Letter | Published:

Designer matrices for intestinal stem cell and organoid culture

Nature volume 539, pages 560564 (24 November 2016) | Download Citation


Epithelial organoids recapitulate multiple aspects of real organs, making them promising models of organ development, function and disease1,2,3. However, the full potential of organoids in research and therapy has remained unrealized, owing to the poorly defined animal-derived matrices in which they are grown4. Here we used modular synthetic hydrogel networks5,6 to define the key extracellular matrix (ECM) parameters that govern intestinal stem cell (ISC) expansion and organoid formation, and show that separate stages of the process require different mechanical environments and ECM components. In particular, fibronectin-based adhesion was sufficient for ISC survival and proliferation. High matrix stiffness significantly enhanced ISC expansion through a yes-associated protein 1 (YAP)-dependent mechanism. ISC differentiation and organoid formation, on the other hand, required a soft matrix and laminin-based adhesion. We used these insights to build a fully defined culture system for the expansion of mouse and human ISCs. We also produced mechanically dynamic matrices that were initially optimal for ISC expansion and subsequently permissive to differentiation and intestinal organoid formation, thus creating well-defined alternatives to animal-derived matrices for the culture of mouse and human stem-cell-derived organoids. Our approach overcomes multiple limitations of current organoid cultures and greatly expands their applicability in basic and clinical research. The principles presented here can be extended to identify designer matrices that are optimal for long-term culture of other types of stem cells and organoids.

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We thank M. Knobloch (University of Zurich) for helpful discussions, A. Negro (EPFL) for help in the development of PEG–alginate hybrid hydrogels, D. Ossipov (Uppsala University) for providing hyaluronic acid, the Lausanne Genomic Technologies Facility (K. Harshman) for RNA-seq and D. Pioletti (EPFL) for rheometer use. N.G. was supported by an EMBO Long-Term Postdoctoral Fellowship. This work was also supported by funding from the Ecole Polytechnique Fédérale de Lausanne (EPFL). Work performed in the laboratory of H.C. was supported by the NWO Translational Adult Stem Cell Research Grant 40-41400-98-1108 and by a NWO VENI Grant 916.15.182.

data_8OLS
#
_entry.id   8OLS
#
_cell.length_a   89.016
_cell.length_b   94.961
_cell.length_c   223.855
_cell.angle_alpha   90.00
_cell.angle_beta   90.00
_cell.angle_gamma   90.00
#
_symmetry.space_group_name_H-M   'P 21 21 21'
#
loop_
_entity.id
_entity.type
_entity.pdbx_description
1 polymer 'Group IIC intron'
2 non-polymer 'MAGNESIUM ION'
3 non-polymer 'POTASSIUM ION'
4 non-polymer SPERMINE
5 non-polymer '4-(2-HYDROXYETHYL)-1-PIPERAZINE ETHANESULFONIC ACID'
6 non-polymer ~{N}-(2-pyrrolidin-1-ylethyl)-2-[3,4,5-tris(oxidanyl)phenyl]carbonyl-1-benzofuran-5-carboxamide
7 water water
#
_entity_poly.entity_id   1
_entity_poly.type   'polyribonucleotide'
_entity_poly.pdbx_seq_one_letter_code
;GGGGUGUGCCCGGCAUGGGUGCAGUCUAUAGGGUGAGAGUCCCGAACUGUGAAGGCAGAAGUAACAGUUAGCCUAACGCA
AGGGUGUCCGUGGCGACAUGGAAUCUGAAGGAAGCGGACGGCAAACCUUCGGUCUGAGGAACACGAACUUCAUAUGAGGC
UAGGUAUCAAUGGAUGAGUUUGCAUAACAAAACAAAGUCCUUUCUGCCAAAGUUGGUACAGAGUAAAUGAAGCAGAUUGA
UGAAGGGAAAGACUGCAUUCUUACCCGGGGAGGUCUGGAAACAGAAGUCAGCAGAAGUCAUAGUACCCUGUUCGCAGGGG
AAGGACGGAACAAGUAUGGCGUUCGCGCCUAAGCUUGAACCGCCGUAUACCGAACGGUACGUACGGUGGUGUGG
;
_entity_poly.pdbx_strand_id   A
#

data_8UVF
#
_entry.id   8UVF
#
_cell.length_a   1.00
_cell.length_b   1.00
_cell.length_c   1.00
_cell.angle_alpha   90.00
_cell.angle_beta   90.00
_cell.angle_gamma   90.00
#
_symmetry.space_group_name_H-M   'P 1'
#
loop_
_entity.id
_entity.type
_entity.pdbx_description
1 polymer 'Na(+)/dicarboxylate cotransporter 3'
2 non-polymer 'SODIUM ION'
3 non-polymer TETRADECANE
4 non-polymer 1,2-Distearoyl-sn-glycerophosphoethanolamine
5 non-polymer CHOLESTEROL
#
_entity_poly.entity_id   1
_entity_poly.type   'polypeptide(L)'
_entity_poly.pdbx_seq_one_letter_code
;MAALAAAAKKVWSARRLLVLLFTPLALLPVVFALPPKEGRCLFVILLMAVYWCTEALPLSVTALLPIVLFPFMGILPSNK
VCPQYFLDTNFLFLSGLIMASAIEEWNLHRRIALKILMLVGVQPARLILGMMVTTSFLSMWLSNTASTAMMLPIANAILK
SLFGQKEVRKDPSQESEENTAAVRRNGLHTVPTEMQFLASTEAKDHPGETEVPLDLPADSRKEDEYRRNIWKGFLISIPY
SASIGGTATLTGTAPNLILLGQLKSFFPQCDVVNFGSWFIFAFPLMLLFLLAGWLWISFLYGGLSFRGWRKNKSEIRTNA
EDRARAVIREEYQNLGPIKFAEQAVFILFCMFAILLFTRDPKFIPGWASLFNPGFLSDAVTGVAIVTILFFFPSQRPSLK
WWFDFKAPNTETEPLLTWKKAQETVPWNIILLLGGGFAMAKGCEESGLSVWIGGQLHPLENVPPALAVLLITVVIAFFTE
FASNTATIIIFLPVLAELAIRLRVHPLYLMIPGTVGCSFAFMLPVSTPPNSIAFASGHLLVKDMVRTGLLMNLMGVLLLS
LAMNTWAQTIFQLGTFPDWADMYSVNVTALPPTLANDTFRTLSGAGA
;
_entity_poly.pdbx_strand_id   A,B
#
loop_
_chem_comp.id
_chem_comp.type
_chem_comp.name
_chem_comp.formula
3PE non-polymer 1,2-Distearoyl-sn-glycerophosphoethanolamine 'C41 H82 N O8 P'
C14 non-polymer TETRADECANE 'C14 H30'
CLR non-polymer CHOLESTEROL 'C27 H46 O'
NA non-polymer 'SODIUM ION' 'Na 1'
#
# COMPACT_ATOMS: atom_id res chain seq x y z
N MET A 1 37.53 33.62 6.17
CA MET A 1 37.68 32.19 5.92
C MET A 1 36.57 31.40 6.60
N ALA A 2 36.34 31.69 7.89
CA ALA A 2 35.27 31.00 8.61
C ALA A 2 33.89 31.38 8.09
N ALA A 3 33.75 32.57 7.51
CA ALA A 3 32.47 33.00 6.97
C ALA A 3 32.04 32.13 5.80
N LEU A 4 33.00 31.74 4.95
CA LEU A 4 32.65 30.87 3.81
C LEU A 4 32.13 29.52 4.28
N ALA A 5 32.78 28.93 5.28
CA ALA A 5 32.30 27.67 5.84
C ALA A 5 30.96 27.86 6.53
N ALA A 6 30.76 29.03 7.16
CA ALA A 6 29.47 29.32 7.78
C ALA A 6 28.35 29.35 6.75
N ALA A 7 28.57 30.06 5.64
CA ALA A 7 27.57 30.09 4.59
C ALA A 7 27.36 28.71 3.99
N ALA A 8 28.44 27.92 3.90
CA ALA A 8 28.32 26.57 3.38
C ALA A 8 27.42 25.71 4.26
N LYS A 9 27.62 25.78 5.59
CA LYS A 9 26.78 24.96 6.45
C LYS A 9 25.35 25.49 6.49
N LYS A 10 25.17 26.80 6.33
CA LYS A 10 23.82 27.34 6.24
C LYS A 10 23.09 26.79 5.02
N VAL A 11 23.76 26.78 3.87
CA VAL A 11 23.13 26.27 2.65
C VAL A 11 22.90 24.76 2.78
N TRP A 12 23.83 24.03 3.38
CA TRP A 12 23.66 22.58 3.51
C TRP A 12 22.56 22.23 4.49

Author information


  1. Laboratory of Stem Cell Bioengineering, Institute of Bioengineering, School of Life Sciences (SV) and School of Engineering (STI), Ecole Polytechnique Fédérale de Lausanne (EPFL), Lausanne, Switzerland.

    • Nikolce Gjorevski
    • , Andrea Manfrin
    • , Sonja Giger
    • , Maiia E. Bragina
    •  & Matthias P. Lutolf
  2. Hubrecht Institute and University Medical Center Utrecht, Uppsalalaan 8, 3584CT Utrecht, The Netherlands.

    • Norman Sachs
    •  & Hans Clevers
  3. Swiss Institute for Experimental Cancer Research (ISREC), EPFL, Lausanne, Switzerland.

    • Paloma Ordóñez-Morán
  4. Institute of Chemical Sciences and Engineering, School of Basic Science, Ecole Polytechnique Fédérale de Lausanne (EPFL), Lausanne, Switzerland.

    • Matthias P. Lutolf


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N.G. and M.P.L. conceived the study, designed experiments, analysed data and wrote the manuscript. N.G. was involved in performing and analysing all experiments in the manuscript except for those involving human organoids. P.O.M. helped design experiments and analyse RNA-seq data. A.M. performed qPCR gene expression experiments and analysed data and produced lentiviruses. S.G. performed flow cytometry analysis of integrin expression of ISCs culture in Matrigel and PEG RGD. M.E.B. designed and characterized PEG–alg hydrogel system and helped N.G. perform experiments with ISCs in these matrices. N.S. and H.C. designed experiments and analysed data with human cells. N.S. performed experiments with human cells.

Competing interests

Ecole Polytechnique Fédérale de Lausanne (with M.P.L. and N.G.) has filed patent applications pertaining to synthetic gels for epithelial stem cell and organoid cultures. H.C. is an inventor of several patents on organoid technology.

Corresponding author

Correspondence to Matthias P. Lutolf.

Reviewer Information

Nature thanks L. Li, J. Mills and the other anonymous reviewer(s) for their contribution to the peer review of this work.

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